Participants pointed out that they trust Nivea because of the company’s 100 years of existence and the experience that comes with that amount of time. Brands like Dove, Garnier, Clinique, and Olay offer their expertise to their clients in the form of expert tips and consumer education. Services like this indicate that these brands really know their craft. L’Oréal Paris on the other hand uses experts as a reference who use the brand themselves. Axe is the only brand that does not show any sign of expertise on their site. Elements that indicate expertise appeal to emotions that we associate with trust.
Things participants said about expertise:
- “Step by step instructions that make one confident to use the products at home” [Garnier]
- “I like that experts in the field use the brand.” [L’Oréal Paris]
- “I like their desire to help and educate” [Dove]
As simple as it seems, contact information builds trust. The fact to know ‘who’ is behind a brand and the possibility to get in touch with these people is a huge plus in creating a foundation of trust with consumers. On all websites, participants marked the contact page or any other contact information as a trust-building element. The fact that we can obtain support and therefore get recognized as individual customer with questions and interests is very appealing and builds trust in a personable way.
Participants left comments like:
- “I like that I have the opportunity to speak to someone and get answers to any questions I may have.” [Clinique]
- “The contact page makes me trust them.” [Nivea]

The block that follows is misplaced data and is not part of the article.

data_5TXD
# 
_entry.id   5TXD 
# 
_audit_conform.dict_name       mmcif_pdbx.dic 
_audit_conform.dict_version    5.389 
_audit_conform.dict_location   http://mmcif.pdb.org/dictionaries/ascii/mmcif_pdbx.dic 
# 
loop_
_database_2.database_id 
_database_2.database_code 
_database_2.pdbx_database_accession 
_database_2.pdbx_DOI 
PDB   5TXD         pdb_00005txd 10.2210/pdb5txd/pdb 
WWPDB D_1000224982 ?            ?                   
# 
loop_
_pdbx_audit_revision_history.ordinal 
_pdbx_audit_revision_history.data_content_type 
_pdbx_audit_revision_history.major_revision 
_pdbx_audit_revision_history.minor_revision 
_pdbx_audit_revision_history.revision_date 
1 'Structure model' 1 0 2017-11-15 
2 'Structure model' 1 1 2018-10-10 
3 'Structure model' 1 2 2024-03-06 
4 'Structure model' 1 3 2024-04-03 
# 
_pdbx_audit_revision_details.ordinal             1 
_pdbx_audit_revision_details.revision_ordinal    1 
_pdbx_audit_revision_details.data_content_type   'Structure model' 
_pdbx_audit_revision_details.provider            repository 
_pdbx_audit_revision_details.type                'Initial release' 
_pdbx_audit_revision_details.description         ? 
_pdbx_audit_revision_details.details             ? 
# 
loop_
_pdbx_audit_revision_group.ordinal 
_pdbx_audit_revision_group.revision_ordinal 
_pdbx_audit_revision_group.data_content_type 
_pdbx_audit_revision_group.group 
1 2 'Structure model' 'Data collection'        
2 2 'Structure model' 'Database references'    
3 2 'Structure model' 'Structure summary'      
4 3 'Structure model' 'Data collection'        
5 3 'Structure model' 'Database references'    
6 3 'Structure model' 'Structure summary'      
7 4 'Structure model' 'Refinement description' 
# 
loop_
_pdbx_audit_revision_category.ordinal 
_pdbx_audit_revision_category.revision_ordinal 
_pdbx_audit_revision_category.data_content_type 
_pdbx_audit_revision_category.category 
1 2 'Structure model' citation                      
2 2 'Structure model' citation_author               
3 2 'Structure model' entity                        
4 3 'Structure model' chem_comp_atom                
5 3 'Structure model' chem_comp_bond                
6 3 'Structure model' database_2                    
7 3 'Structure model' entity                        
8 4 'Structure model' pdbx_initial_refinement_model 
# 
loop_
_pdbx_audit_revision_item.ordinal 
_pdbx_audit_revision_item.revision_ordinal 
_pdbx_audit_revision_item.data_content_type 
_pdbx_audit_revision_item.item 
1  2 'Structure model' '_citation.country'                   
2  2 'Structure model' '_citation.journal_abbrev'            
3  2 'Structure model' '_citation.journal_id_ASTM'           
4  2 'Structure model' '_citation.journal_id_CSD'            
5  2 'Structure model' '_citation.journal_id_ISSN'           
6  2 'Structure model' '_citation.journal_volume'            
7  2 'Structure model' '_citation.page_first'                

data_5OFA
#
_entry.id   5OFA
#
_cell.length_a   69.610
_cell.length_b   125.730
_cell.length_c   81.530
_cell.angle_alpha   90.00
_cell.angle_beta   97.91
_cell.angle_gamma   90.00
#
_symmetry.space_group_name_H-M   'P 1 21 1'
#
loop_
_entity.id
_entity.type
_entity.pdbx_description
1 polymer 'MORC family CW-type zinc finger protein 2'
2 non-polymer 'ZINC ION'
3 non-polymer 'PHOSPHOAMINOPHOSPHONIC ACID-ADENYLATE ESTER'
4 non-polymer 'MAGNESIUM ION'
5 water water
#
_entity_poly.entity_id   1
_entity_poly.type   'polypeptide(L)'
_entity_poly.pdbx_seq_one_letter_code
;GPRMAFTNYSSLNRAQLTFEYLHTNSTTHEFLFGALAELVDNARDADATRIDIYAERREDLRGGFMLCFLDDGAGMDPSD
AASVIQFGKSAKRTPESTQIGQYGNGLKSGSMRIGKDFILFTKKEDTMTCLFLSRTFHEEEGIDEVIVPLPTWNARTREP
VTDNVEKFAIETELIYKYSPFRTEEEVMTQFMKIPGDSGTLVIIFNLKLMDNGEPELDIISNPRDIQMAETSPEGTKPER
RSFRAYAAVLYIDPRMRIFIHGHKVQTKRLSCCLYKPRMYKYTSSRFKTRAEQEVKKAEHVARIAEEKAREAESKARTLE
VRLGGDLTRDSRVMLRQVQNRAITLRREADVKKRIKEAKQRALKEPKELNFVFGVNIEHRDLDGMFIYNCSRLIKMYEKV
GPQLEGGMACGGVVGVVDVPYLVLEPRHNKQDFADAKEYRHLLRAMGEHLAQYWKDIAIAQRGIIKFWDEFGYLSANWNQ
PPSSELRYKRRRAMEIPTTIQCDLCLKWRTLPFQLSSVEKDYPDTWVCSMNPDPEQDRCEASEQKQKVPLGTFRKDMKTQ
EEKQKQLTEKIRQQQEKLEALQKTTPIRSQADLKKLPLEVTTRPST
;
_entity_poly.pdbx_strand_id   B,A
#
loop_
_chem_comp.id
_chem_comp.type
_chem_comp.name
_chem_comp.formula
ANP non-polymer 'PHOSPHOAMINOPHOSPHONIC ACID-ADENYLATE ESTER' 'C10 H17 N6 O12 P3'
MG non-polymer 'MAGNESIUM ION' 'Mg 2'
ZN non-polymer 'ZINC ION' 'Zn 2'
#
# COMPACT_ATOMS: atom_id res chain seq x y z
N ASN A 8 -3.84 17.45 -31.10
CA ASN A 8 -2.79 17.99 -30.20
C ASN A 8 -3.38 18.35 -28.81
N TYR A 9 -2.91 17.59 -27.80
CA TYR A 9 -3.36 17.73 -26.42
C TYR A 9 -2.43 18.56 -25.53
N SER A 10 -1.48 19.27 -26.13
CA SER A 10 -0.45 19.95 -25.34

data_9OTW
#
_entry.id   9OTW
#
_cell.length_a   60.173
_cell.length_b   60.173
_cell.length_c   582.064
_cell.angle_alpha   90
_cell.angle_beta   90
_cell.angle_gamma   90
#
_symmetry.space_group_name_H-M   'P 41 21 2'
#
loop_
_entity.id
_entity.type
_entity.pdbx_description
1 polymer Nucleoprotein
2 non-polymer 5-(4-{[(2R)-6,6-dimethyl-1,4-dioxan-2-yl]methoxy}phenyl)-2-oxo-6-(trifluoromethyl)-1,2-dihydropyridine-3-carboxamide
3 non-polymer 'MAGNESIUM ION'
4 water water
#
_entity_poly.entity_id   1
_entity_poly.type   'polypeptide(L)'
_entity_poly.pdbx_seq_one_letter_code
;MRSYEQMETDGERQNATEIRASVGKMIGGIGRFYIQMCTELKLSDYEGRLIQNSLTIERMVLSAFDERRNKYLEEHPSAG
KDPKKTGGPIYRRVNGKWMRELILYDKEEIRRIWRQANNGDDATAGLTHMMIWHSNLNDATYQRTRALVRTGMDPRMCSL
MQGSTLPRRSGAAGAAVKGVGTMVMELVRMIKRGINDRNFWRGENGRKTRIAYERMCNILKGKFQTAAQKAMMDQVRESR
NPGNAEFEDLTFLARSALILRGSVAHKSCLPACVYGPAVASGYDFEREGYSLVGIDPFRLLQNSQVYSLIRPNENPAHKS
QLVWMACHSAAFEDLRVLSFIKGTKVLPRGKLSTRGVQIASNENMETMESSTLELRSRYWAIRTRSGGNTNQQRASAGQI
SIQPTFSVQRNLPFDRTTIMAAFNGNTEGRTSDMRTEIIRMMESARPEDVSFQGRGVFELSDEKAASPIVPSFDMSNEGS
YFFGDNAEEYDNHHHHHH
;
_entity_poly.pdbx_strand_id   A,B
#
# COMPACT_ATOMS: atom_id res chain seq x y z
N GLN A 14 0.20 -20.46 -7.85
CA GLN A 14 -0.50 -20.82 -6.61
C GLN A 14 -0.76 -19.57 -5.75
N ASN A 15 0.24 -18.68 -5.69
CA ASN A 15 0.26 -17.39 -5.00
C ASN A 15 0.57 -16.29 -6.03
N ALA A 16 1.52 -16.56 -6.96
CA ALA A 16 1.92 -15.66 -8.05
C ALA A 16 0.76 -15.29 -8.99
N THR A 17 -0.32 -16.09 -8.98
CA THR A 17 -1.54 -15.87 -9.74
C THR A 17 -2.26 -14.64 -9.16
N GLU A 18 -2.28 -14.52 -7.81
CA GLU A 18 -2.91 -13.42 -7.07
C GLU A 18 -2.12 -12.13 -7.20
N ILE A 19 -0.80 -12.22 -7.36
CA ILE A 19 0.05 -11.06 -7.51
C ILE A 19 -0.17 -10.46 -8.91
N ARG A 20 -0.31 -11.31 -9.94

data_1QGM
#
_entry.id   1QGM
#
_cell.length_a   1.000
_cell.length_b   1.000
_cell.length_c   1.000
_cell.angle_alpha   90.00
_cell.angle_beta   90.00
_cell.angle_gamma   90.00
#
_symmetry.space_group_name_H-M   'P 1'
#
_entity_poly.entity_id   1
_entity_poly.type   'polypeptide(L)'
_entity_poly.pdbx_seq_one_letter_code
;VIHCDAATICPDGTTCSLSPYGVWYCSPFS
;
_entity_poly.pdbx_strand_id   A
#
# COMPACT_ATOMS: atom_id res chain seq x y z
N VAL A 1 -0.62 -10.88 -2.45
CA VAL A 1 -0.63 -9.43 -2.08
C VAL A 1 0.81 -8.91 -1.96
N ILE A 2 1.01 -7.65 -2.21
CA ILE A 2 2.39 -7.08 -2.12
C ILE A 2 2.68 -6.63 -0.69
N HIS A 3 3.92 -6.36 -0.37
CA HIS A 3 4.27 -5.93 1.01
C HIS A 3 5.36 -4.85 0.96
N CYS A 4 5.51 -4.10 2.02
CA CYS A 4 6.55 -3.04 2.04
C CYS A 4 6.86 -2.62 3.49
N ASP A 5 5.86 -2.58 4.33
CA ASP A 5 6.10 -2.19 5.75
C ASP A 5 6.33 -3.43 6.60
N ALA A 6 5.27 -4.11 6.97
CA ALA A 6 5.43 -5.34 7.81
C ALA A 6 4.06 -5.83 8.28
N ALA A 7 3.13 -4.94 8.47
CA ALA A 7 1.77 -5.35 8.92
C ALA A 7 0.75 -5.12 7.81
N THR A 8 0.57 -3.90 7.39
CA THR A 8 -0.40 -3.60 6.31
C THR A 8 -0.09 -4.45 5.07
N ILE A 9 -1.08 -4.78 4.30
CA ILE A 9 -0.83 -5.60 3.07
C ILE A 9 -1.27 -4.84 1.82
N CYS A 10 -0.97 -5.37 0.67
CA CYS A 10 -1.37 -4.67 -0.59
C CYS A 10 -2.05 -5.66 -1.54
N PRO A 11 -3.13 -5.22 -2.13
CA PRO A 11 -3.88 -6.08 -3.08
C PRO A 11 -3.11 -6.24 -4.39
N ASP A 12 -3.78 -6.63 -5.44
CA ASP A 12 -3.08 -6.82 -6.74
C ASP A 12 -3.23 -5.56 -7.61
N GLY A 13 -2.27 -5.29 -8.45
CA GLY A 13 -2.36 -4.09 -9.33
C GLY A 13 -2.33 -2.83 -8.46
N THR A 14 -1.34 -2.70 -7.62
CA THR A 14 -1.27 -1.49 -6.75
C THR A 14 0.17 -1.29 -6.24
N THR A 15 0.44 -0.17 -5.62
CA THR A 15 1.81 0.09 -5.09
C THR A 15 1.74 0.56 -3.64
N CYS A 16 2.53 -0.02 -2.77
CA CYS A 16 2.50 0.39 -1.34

Professional look and feel
The appearance of the brand itself can build trust. The professional design, look and feel of a website in line with the general image of the brand is a strong influential factor for the perceived level of trust. The brand logo also adds to the perception of a brand’s trustworthiness. For almost all brands, participants agreed that a professional and characteristic website and a familiar logo are very appealing and trust building. Participants cared primarily for a clear structure and menu of the website. Professional looking pictures also increased the perceived level of trust. So did the brand logo, especially when participants associated it with a positive brand experience.
What participants thought about a professional look and feel:
- “Easy to navigate web page and clean lines represent a simple, straightforward product” [Nivea]
- “Nicely displayed graphics show professionalism” [Nivea]
- “Great graphic and display keep the site simple and non-cluttered” [Clinique]
- “Graphics are all very clear and clean looking, something that’s attractive in personal care products.” [Dove]
Another aspect that participants really looked into as a trust factor was social responsibility. It was appreciated if a beauty brand takes social responsibility. Participants also appreciated that Clinique for example does not test their products on animals. Even if there is no proof if a brand is actually environmentally aware, the impression of being so is already enough to convince some customers. Taking social responsibility makes a brand likable and gives us the impression they do not only care about their profit. This image appeals to us.
What participants thought about social responsibility:
- “Social mission means they strive to do something good” [Dove]
- “I like Clinique because they don’t perform animal tests on their products”
- “Their use of natural additives, such as bamboo, makes me think they are committed to using natural resources.” [Garnier]